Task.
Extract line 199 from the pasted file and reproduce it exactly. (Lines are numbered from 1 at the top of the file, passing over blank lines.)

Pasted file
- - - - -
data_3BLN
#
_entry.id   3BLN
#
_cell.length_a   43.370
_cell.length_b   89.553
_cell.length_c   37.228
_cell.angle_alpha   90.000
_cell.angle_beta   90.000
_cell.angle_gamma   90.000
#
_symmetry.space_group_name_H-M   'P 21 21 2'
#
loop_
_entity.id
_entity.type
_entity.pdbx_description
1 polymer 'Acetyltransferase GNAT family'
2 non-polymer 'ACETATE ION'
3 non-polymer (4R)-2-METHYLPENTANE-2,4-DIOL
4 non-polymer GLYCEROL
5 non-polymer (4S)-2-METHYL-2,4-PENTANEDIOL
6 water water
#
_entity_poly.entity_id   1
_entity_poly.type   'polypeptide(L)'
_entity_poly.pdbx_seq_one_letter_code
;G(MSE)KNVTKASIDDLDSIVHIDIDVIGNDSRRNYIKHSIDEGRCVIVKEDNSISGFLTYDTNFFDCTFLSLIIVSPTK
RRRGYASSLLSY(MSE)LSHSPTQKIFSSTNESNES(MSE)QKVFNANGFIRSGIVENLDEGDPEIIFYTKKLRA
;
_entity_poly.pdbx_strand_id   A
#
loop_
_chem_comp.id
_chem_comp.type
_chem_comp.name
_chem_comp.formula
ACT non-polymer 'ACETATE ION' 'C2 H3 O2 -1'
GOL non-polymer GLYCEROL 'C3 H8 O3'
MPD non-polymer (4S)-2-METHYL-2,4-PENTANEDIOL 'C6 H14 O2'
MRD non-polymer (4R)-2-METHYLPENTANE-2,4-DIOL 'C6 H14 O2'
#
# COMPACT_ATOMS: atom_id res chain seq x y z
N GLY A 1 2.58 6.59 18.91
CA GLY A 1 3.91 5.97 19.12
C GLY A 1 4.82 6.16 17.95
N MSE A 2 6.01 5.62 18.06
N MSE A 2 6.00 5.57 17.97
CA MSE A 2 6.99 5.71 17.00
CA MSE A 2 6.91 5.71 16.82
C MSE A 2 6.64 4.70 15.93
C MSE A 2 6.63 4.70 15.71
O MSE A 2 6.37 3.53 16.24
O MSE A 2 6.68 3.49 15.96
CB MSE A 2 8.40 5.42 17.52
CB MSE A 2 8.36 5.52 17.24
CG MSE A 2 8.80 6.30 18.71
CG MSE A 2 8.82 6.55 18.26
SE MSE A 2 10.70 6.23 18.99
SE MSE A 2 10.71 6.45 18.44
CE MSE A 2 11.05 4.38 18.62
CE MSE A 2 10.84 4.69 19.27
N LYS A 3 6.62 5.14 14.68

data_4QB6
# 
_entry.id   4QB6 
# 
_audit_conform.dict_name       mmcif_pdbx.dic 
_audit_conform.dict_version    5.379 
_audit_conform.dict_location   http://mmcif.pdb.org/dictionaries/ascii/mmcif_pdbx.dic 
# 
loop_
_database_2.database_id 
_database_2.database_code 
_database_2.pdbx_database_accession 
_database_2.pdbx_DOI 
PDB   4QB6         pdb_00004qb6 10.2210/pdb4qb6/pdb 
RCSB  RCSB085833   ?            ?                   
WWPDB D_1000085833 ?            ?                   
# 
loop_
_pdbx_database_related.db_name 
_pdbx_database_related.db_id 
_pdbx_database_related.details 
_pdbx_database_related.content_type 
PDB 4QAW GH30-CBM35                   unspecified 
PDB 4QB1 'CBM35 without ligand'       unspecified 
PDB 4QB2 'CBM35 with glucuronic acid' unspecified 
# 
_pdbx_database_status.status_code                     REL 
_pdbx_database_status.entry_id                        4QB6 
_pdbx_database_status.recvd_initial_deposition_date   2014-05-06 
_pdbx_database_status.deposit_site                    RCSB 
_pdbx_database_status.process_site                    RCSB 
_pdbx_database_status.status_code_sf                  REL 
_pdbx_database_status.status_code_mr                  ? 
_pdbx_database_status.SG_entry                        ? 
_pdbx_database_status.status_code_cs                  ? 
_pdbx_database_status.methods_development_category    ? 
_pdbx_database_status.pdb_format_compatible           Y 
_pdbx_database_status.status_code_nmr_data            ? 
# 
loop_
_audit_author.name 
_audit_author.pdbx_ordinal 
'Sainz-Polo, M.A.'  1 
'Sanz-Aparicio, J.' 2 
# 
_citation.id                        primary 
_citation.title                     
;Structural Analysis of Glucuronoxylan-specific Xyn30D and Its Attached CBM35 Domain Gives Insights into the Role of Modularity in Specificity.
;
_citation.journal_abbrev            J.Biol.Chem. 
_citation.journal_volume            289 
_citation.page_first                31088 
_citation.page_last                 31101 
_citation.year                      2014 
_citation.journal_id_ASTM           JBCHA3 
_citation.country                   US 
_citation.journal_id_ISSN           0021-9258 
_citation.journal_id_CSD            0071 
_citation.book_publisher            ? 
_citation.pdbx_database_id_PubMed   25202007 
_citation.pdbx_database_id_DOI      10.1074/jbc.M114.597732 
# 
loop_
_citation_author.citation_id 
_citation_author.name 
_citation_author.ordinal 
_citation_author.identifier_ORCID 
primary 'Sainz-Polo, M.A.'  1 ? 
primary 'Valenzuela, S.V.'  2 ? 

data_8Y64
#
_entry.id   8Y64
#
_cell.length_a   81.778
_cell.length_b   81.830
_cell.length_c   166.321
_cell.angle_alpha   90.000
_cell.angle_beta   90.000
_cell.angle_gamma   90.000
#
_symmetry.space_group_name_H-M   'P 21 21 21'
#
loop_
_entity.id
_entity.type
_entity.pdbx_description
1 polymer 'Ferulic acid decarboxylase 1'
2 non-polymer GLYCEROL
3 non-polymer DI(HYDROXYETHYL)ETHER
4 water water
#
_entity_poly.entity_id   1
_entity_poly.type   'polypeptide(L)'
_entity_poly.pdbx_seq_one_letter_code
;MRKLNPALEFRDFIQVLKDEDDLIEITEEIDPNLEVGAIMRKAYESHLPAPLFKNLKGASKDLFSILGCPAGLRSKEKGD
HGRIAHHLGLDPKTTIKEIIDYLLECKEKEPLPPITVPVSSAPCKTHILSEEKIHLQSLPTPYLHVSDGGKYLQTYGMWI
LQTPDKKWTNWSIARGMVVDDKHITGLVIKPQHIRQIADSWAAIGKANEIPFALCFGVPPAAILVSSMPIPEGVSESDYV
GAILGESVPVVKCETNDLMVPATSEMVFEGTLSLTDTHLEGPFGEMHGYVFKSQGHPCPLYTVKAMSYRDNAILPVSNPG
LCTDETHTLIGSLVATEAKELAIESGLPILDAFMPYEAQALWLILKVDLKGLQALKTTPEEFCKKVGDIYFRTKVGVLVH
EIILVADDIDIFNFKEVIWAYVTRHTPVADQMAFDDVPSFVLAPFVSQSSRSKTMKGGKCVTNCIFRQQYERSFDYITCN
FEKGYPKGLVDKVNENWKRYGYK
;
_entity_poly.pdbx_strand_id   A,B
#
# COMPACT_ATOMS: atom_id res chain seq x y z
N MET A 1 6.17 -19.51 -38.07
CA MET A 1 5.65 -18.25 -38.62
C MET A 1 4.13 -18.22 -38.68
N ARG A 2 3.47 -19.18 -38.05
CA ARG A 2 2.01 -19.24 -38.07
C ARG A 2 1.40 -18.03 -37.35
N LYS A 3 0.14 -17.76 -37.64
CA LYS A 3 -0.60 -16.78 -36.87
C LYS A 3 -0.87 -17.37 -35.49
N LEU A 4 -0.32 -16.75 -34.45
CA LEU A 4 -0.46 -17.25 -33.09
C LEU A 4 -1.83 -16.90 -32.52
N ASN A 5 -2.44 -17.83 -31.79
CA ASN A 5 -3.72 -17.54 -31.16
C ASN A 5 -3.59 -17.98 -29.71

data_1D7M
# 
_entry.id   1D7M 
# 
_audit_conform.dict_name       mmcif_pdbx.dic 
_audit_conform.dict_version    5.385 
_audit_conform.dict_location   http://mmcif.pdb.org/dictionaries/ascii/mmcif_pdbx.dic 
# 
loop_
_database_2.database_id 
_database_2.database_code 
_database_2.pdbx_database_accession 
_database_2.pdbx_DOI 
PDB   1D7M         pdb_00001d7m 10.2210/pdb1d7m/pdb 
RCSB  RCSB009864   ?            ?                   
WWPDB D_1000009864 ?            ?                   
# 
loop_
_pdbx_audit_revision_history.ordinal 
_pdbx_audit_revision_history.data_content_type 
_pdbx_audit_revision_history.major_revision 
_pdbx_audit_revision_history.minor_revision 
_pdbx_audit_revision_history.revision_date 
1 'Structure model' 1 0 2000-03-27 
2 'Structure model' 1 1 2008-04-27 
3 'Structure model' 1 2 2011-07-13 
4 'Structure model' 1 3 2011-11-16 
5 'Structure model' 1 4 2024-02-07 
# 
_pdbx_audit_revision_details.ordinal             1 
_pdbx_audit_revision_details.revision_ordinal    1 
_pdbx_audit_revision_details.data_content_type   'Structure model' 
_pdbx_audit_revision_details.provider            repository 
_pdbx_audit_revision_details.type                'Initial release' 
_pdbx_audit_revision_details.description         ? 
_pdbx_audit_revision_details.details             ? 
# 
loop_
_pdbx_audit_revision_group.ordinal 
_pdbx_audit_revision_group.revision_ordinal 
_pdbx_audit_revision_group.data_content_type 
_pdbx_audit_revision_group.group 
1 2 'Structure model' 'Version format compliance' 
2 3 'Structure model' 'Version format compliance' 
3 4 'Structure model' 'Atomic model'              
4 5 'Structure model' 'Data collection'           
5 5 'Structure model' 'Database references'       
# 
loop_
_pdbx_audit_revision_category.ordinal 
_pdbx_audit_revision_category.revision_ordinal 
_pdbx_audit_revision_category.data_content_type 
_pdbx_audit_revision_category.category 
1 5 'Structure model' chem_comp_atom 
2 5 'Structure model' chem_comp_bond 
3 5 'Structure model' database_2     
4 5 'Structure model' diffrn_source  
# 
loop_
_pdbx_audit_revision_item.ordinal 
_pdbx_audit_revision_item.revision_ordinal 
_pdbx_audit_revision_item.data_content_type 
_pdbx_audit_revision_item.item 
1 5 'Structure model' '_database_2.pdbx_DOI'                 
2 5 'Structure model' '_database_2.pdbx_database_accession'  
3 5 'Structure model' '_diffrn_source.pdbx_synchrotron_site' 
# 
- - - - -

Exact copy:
WWPDB D_1000009864 ?            ?                   